Transcription Regulation by B-Cell Receptor Signaling

Project: Research project

Project Details

Description

DESCRIPTION (provided by applicant): Signals discharged from the B-cell antigen
receptor (BCR) control B-cell physiological responses by regulating specific
transcription factors and their downstream target genes. Our long-term goal is
to understand the intracellular signal transduction pathways that regulate
genes under BCR control. Transcription factor NF-kappaB is coupled to the BCR
and essential for B cell survival and proliferation. However, the mechanisms
that regulate the BCR/NF-KB axis remain poorly understood. The applicant's
laboratory has recently discovered that Bruton's tyrosine kinase (BTK),
phospholipase C-gamma2 (PLC-gamma2), and IkappaB kinase (IKK) are all integral
components of this pathway. Importantly, interference with NF-kappaB signaling
at the level of BTK leads to B cell immunodeficiencies in mice (X-linked
immunodeficiency; xid) and humans (X-linked agammaglobulinemia; XLA). This
grant application is predicated on the central hypothesis that BTK stimulates
PLC-gamma2 phosphorylation and activation, which leads to calcium mobilization
and protein kinase C (PKC) induction. In turn, these second messengers act in
concert to stimulate the effectors that activate BCRresponsive IRK complexes.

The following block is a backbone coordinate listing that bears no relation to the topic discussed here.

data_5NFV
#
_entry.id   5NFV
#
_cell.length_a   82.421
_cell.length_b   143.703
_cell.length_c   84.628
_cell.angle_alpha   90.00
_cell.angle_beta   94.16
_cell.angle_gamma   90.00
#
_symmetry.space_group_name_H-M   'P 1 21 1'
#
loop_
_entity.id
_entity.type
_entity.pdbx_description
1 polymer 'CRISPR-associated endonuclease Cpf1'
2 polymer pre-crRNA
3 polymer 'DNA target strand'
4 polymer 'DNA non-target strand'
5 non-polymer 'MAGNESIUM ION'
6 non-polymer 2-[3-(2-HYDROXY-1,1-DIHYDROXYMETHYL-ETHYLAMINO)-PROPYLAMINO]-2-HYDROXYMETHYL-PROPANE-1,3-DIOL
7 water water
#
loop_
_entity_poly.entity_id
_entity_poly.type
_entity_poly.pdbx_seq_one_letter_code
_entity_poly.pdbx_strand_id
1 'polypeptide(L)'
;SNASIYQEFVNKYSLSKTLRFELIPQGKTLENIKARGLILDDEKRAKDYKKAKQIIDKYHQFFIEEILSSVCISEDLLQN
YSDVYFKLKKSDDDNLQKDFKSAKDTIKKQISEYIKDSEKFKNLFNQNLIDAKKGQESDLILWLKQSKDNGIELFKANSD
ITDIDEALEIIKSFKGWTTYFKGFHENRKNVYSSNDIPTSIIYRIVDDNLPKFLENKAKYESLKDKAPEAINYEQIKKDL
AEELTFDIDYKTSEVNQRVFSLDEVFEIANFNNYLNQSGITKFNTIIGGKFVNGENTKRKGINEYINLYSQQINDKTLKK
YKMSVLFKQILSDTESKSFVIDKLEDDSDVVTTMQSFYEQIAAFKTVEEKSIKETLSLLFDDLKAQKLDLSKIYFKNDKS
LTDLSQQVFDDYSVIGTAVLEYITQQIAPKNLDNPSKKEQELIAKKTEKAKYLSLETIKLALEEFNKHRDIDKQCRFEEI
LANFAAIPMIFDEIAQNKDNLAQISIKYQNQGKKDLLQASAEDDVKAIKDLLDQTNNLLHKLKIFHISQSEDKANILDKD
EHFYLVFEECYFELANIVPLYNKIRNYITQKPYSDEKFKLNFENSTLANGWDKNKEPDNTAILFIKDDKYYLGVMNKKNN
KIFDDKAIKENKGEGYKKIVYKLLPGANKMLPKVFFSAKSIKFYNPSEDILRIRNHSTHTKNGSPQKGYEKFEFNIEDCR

To test the central hypothesis, we propose an integrated series of biochemical
studies with mutant B cells that lack either BTK, PLC-gamma2, or IKK. Studies
described in Specific Aim 1 will elucidate the biochemical interplay between
BTK and PLC-gamma2 as well as the PKC isoforms that affect IKK function in
response to BCR engagement. Specific Aim 2 experiments will define the
molecular size, phosphorylation status, and subunit composition of IKK
complexes under BCR control. In Specific Aim 3, studies are proposed to
identify the precise BCR-inducible modifications to IKK that lead to NF-kappaB
activation. Results from the proposed studies will uncover novel regulatory
steps in the BCR/NF-kappaB axis that are crucial for the development of an
adaptive immune response. Identification of these important missing links may
reveal new immunotherapeutic targets for intervention in B-cell deficiency
diseases such as XLA.
StatusFinished
Effective start/end date9/30/015/31/07

Funding

  • National Institute of Allergy and Infectious Diseases: $226,500.00
  • National Institute of Allergy and Infectious Diseases: $50,475.00
  • National Institute of Allergy and Infectious Diseases: $204,525.00
  • National Institute of Allergy and Infectious Diseases: $204,458.00
  • National Institute of Allergy and Infectious Diseases: $226,500.00

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